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american indices and diplomatic personnel around the world. while extremist should have granted a role as spoilers that you should do what it can to avoid unnecessary risk and harm to its own property and personal. the second reason is to safeguard the interests of other regional allies. jordan and egypt are sensitive to issues surrounding jerusalem and the israeli-palestinian conflict. jordans history with israel recognizes a special and historic role in jerusalem and the temple mount. moving the embassy risk unrest in these countries and will make it difficult for the governments to cooperate with the united states and other regional issues. moving give us he will also put further strain on peace treaty is you has with jordan and egypt which are subject to pressure due to the unpopularity with the jordanian and egyptian public. finally moving embassy now what damage in the israeli-palestinian peace initiative the trump administration is planning to unveil along with harming any future efforts in this arena by visit administration or any successive ones. moving the embassy at the beginning of a renewed peace process rather than at the culmination of a successful round of negotiations will make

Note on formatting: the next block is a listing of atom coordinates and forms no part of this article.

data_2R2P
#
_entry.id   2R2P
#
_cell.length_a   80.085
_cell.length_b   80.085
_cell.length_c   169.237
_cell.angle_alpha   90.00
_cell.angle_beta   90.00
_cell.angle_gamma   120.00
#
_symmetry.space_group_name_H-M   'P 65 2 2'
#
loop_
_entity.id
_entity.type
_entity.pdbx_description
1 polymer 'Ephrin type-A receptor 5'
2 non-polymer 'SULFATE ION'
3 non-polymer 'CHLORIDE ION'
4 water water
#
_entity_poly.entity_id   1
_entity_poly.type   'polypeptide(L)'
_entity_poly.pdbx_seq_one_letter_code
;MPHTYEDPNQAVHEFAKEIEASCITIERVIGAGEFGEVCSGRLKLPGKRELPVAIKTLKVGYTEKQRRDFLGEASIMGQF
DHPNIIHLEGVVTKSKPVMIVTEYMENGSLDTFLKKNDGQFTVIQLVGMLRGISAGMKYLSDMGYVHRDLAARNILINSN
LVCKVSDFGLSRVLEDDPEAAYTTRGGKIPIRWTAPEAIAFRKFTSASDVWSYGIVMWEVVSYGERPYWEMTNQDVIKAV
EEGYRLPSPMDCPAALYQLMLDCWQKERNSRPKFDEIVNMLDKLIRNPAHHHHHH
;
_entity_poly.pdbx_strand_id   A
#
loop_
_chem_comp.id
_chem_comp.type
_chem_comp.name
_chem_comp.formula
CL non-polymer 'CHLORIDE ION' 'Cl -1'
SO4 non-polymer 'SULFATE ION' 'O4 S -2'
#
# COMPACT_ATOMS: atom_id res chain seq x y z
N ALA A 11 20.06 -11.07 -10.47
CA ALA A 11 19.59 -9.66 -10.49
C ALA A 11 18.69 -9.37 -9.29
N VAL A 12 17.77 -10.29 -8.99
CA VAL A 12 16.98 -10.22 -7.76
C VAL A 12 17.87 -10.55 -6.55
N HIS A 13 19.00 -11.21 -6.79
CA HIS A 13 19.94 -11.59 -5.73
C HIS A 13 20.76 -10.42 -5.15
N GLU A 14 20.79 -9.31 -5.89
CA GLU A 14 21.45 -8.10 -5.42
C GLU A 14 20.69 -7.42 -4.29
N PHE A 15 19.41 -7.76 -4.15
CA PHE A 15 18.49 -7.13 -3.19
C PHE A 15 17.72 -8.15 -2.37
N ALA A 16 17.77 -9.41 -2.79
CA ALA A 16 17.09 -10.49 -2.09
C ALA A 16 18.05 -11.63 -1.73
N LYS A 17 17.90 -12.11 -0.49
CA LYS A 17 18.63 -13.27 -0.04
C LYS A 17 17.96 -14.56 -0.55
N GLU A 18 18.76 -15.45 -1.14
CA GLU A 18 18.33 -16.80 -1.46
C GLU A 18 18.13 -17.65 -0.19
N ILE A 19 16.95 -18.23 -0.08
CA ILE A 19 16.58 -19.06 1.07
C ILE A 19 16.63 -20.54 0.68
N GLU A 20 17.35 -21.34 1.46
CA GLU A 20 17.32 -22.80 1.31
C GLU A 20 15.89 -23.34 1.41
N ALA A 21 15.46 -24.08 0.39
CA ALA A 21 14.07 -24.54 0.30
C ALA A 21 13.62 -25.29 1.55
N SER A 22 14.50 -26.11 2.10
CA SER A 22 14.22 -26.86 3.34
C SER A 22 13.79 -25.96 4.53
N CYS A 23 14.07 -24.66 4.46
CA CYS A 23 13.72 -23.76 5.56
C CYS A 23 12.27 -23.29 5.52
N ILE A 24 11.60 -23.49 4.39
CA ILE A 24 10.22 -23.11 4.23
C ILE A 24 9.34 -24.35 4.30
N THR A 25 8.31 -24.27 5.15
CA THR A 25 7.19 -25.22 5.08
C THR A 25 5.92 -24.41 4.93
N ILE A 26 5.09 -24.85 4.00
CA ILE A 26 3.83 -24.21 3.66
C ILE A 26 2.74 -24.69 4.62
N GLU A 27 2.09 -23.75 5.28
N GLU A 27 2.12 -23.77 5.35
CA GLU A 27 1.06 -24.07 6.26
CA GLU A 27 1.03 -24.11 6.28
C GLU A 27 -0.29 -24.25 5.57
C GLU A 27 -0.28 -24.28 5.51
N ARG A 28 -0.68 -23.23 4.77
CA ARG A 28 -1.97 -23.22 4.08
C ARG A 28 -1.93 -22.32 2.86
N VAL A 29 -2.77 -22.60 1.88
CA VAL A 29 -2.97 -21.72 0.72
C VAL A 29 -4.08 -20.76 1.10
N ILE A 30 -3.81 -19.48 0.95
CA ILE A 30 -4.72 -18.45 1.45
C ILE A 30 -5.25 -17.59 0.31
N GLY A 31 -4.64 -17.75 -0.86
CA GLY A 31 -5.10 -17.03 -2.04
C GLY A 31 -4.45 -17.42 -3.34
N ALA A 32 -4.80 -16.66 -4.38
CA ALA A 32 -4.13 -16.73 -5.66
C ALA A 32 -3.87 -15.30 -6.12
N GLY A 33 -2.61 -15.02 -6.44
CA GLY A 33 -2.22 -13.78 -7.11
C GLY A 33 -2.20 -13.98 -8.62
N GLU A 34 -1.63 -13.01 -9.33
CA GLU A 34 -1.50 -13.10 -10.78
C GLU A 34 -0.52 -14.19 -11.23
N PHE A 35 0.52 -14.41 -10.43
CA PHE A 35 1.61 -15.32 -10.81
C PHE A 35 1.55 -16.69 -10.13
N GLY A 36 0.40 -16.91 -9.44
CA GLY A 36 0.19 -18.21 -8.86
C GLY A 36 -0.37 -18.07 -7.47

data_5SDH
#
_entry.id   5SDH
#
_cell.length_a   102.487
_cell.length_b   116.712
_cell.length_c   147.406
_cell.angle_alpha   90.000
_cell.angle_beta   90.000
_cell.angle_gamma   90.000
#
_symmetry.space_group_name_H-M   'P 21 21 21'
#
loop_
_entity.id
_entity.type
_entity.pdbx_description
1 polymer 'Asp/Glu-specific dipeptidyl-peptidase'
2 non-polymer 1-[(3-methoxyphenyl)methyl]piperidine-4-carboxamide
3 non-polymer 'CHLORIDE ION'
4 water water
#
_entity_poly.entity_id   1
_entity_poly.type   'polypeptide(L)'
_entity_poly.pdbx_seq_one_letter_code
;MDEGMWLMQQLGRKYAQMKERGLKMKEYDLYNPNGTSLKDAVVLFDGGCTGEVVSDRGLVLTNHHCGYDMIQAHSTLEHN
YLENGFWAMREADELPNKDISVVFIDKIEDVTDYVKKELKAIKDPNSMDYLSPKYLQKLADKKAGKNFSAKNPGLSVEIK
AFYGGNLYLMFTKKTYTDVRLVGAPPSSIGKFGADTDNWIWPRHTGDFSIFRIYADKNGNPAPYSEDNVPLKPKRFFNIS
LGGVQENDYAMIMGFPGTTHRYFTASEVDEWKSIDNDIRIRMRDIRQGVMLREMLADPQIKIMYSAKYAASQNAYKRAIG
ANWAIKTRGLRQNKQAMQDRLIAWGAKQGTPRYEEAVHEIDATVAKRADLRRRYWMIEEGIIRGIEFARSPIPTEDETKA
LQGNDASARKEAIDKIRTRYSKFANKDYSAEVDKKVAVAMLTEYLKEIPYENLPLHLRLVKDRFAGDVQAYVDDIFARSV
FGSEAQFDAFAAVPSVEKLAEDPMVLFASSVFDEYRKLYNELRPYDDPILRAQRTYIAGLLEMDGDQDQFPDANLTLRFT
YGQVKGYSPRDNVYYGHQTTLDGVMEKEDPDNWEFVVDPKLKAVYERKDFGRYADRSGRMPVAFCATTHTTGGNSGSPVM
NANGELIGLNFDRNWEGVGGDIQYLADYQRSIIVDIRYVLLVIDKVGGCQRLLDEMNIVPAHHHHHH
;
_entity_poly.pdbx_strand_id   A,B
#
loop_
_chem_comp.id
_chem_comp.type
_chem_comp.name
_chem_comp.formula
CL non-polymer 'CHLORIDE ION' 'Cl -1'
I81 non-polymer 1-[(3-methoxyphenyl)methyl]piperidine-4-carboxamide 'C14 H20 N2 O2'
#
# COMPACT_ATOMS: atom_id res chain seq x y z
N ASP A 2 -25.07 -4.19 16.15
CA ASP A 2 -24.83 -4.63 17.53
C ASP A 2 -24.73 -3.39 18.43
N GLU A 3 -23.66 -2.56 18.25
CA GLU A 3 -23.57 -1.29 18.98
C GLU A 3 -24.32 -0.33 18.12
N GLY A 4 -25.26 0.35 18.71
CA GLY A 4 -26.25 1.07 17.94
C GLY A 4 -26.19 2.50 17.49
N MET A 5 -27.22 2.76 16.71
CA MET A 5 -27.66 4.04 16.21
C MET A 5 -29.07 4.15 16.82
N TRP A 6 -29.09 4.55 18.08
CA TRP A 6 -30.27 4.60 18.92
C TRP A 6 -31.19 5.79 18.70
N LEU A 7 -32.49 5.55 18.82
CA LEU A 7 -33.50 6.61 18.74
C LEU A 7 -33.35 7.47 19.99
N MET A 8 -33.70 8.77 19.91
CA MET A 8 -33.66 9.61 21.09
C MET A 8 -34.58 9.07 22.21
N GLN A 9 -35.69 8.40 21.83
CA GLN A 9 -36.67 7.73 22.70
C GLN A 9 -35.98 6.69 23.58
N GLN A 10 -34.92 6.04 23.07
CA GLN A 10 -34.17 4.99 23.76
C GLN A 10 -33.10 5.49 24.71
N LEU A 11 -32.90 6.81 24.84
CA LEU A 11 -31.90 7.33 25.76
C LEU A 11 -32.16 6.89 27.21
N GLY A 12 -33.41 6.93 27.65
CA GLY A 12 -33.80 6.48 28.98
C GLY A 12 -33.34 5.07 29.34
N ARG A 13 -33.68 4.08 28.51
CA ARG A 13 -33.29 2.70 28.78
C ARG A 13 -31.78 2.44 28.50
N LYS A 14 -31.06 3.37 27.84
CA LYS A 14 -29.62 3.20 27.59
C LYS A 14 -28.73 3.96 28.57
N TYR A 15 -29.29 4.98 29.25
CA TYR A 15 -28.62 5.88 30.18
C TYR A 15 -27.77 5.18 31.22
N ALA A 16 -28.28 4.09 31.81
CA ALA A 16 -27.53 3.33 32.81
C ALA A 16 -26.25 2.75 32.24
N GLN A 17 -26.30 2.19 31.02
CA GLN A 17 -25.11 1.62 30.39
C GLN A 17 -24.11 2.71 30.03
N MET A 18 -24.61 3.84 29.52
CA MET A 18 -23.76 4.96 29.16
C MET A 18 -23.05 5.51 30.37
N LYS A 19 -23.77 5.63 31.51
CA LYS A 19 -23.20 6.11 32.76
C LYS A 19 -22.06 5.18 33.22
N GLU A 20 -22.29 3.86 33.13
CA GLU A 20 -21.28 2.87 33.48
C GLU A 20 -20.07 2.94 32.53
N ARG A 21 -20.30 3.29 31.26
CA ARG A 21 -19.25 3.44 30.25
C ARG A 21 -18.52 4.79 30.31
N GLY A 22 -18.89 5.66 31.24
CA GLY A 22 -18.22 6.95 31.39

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a two-state solution which is been long-standing american policy harder to achieve. it will throw -- and mainly the palestinians to refuse negotiate if they view one of the core final status issues as being prejudged. moving the embassy should be done at a context of a successful negotiating process in keeping with decades of american policy president and should not be done in the aftermath of a failed or stalled negotiation. in this instance what is their policy is not the same as what is prudent policy. any change in the steps must be covering to the weight against the grave and edited consequences that may occur should embassy be relocated. thank you, mr. chairman. >> thank you. chair now recognizes professor gene kontorovich for five minutes. >> mr. chairman, ranking member lynch, members of the committee, thank you for having me at the hearing today. my written testimony deals with issues involving the status of